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Jan Flynn’s Blog: Me, a Campaign Volunteer?

This presidential election ain’t my first rodeo, but it’s a rodeo like no other. And

while I am as weary of the campaign as anyone, with November 8 coming at us like a runaway train, for the first time in my life I am doing more than wearing a button, writing a few letters, and showing up at the voting booth. It may be late in the game, but I’ve become a campaign volunteer.

For which candidate, you ask? Not the point (and I’m pretty sure you can figure it out anyway). The point is that, whatever we all wake up to as a nation on November 9, I want to feel as though I have done what I reasonably could. Because as jaded and sarcastic as I sometimes sound, especially when political passions are as amped-up and as hair-trigger sensitized as they currently are, despite the cynical tone I lapse into out of sheer exhaustion, the truth is I love this country. I’d like to grab it by the lapels and give it a good smack sometimes, but only because I care about it so deeply.

And so, once a week for the past two weeks and onward through the duration (I know, that’s not very long. But hey, I can only go forwards, right?) I am showing up at my chosen candidate’s local campaign nerve center to make phone calls. 


That’s right, phone calls. Those phone calls you get right at dinner time, or just as you’re trying to put the kids to bed. You pick up the phone and someone with an earnest voice mispronounces your name and asks how you’re doing this evening, and you feel your blood pressure take a tick upwards as you immediately grow wary and regret that you took the call.

I understand that it’s an invasion of your time at home, I really do. I promise I wouldn’t do it if I wasn’t convinced it was so very important; more important, even, than your ability to get through your evening uninterrupted. If you’re supporting my candidate or even considering it (believe it or not, there are still lots of folks out there who have yet to make up their minds), then it’s just possible that a brief reminder from another private citizen like yourself, someone who is giving up their own evening to get in touch with you, will be what it takes to get you to overcome your distaste for the whole election melee and head to the polls. Or, if you’ve got a mail-in ballot, it may take a polite nudge from someone like me to get you to fill it out and send it in.

I’m not calling to harangue you or to change your mind if you’ve made a

different choice. I am not asking you for money. I don’t want to take any more of your time than is necessary (although you may be one of those rare souls who feels the need to speak to me at length, in which case I will listen politely). If you sound frustrated or angry or downright rude, I will merely thank you for your time and end the call, and I won’t take it personally. I realize you’re under no obligation to talk to me and certainly not to agree with me.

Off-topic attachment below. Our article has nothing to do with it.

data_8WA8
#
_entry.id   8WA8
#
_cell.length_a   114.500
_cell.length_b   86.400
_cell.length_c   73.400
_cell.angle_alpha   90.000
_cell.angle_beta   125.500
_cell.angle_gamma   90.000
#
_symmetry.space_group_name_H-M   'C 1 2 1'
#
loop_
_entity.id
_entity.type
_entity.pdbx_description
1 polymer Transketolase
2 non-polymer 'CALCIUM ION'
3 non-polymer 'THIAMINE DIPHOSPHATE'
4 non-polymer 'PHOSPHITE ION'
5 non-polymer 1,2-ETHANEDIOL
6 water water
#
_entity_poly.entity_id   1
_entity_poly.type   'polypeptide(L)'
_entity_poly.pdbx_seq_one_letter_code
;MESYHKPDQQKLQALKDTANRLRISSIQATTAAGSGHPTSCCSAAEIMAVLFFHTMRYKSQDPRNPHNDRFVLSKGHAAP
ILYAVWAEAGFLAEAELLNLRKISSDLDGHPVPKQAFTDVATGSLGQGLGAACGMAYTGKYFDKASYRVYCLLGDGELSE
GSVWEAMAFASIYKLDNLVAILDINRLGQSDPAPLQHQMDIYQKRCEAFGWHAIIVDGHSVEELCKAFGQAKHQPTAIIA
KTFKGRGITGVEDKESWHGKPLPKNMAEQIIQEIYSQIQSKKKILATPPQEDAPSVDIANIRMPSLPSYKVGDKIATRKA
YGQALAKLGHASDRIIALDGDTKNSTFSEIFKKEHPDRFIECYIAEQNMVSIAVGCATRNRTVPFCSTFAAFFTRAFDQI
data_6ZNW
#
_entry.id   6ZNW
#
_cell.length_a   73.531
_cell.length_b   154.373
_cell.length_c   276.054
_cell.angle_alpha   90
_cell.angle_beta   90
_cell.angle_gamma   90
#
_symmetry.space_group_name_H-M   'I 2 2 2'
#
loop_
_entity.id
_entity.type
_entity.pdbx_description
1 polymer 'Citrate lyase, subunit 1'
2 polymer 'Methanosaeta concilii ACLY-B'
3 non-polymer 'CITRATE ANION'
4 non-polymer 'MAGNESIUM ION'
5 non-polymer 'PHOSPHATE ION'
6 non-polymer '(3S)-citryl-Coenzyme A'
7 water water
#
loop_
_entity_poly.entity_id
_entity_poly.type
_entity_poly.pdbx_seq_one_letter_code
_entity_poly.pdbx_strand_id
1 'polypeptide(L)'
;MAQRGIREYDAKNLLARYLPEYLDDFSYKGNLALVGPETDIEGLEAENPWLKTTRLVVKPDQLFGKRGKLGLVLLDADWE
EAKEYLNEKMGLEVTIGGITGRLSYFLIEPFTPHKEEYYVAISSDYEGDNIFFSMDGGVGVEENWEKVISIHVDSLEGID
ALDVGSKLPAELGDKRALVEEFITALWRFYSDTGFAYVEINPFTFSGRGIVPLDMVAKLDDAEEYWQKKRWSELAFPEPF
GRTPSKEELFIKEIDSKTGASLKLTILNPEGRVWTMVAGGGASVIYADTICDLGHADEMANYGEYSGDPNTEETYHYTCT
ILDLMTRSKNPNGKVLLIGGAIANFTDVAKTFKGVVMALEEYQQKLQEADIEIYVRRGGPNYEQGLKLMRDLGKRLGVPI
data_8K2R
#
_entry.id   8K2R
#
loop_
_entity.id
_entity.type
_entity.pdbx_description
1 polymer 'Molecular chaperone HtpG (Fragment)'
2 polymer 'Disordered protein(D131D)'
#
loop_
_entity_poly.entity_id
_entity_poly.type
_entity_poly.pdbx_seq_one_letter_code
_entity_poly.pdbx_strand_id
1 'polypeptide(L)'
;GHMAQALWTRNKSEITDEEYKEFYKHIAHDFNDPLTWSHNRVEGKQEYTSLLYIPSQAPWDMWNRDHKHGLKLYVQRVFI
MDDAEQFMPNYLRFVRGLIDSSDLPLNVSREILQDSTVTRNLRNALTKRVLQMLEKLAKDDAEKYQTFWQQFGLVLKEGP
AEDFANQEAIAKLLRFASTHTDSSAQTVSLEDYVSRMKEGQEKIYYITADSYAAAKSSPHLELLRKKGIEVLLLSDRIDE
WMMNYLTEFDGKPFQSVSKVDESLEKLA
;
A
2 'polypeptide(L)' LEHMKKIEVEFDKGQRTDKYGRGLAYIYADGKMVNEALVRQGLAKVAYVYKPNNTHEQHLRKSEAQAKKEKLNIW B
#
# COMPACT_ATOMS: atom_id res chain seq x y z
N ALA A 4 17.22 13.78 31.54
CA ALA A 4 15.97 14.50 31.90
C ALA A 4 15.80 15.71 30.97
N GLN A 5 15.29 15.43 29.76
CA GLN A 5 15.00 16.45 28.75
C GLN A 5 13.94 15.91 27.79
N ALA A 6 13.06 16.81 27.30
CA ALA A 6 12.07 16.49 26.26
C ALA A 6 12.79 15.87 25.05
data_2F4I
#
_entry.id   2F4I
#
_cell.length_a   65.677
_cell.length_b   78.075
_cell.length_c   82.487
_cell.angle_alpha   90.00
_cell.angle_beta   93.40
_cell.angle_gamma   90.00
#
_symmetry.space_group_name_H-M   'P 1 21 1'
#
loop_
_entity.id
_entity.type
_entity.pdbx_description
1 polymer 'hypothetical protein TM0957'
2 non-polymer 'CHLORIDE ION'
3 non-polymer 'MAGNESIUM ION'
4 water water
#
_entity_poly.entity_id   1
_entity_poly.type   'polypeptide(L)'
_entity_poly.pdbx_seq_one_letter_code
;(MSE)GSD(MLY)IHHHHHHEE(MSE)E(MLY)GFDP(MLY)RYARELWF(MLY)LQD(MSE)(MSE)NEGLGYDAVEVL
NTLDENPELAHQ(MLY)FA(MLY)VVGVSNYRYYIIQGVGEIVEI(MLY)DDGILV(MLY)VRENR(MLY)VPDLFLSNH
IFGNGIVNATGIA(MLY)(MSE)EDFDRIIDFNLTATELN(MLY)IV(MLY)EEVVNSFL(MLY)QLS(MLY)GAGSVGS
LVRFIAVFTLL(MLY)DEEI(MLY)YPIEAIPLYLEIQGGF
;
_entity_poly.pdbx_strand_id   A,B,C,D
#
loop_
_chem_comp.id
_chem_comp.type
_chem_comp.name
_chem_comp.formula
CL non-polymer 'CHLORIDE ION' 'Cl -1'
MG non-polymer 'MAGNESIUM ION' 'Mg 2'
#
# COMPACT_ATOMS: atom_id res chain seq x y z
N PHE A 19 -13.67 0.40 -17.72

But you and I are both citizens of this nation, both registered voters (at least if

the information on my phone list is correct), and we share a privilege and an obligation: to man up — or woman up — and do the right thing. Vote.

But wait, there’s more. Next weekend, I am boarding a campaign bus to head into a neighboring state, one of the swing states, to pound the pavement and go door-to-door to get out the vote. I can only imagine the delight of the unsuspecting residents of whatever neighborhood I and my volunteer buddy land in as they open their door to a smiling duo of complete strangers. I imagine we will have to do some fast reassuring of folks that we’re not selling magazines or carpet cleaning or offering to save their souls. We just want them to get out there and vote.

And at the end of a long day, I will board the bus again for the three or four hour

ride home. There are people who are and have been doing so, so much more than me, people who have made hard choices and real sacrifices, and I’m talking about campaign volunteers here in the states, let alone the men and women of our military whose mission it is to see that we all maintain our right to participate in this democracy, as imperfect as it may be. My tiny efforts aren’t even a drop in the bucket. But hopefully, I’ll sleep a bit more peacefully knowing that I’ve done my wee bit. For me, for you, for all of us.


Because, whatever we face after the election, we’re all in it together.

How about you? How are you getting through this election with your sanity intact? Please comment and share!

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